Monday, February 20, 2023

T-Shirt Sizing: Don't Overcomplicate It!

We spend way too much time hassling around with estimating our work. That time would be far better spent improving the sizing of work rather than how long it will take us to do the work. (I'd encourage you to go read up on flow through systems, as good sizing of work items is crucial!)

Also, I'm not going to get pulled into the #NoEstimates debate. There's a time and need for everything.

Some teams get carried away with long sets of Fibonacci numbers, extravagant planning poker, etc.

I'd say throw all that out and focus on simple t-shirt sizing: Small, medium, and large. That's it.

Small should be things you're confident you can get done in a day or less: Think about building and testing a login screen when you've got existing authentication infrastructure in place.

Medium and large are simply variants of that. "Oh, this seems a bit bigger than a login screen, but not significantly so. We'll call it a medium."

Note there's no Extra Large, Double-X, or Ginormous on my list. I'm adamant that really large efforts need to get pushed back into planning and split into smaller chunks.

Really large work is high risk. Minimize the amount of high-risk work you take on.

Stop overthinking your estimating. Spend more time breaking things down into small chunks of work.

NOTE: Testers, the above applies to you when you're asked to give an estimate of how long it's going to take to test. Start with your smallest task and go from there. Push back HARD on things that are too complex, too big, too risky. Ask to break those tasks down!

Tuesday, April 19, 2022

Hide Complexity

So, so much of good system design is abstracting out complexity. So, so much of good testing is understanding where the complexity is and poking that with a flamethrower until you decypher as many interesting things about that complexity as you possibly can.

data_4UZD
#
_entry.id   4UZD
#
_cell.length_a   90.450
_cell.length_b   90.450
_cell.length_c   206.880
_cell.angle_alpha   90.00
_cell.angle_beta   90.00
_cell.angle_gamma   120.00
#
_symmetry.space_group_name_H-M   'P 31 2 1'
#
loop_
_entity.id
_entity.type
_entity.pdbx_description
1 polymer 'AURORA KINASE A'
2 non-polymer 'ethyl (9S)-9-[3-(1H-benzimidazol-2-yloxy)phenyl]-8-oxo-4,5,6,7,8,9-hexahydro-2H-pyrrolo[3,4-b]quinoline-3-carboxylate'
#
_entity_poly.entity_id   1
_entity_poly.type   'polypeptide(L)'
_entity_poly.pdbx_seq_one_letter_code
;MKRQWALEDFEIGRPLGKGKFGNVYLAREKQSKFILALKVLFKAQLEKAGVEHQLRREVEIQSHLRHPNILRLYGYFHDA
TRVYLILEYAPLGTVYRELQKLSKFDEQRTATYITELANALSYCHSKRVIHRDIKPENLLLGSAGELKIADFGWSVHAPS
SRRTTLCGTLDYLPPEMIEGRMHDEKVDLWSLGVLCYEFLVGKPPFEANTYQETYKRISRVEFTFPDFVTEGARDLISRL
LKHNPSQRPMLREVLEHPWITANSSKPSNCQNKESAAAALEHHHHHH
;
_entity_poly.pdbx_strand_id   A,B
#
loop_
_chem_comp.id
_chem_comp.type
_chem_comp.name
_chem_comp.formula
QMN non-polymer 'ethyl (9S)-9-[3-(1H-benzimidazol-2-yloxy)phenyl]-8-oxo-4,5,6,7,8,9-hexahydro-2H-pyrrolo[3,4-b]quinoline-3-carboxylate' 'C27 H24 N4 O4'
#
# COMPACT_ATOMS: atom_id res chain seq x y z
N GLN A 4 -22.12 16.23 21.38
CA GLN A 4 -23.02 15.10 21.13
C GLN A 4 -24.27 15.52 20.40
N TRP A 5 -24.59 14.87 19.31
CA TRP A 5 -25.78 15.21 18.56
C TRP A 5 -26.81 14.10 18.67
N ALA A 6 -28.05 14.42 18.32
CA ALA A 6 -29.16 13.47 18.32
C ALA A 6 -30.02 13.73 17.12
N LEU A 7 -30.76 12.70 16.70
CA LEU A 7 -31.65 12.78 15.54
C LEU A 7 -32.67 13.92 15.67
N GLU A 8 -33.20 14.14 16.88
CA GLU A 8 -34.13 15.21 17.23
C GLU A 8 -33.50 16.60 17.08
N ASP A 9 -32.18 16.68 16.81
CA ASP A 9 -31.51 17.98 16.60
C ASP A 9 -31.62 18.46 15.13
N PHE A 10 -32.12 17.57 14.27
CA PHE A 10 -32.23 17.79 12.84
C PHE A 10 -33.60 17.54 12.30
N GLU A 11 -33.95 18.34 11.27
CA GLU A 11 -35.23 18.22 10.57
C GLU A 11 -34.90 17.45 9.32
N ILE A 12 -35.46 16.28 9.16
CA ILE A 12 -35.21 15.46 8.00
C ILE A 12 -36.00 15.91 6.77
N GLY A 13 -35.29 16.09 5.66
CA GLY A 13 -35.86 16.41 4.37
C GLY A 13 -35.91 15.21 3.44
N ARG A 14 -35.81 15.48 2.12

Yes, that's a lot of badly mixed metaphors. Deal with it.

I'm taking my team of testers through learning Test Driven Development using the Payroll Calculator example from my course Coding for Non-Coders ( The problem walks people through creating a small bit of code to compute wages for an hourly worker based on the hours they worked and their payrate. The worker may have some overtime if they worked over 40 hours in one week.

Simple problem, familiar domain. Hours, rate, determine how much a worker gets paid before deductions. 

Right now we've finished standard time and have six total tests (three single XUnit [Fact] tests and one data-driven [Theory] with the same three test scenarios). 

The "system" code right now is this bit of glorious, beautiful stuff below. Please, be kind and remember the context is to show testers a bit about TDD and how code works. No, I wouldn't use int for actual payroll, m'kay?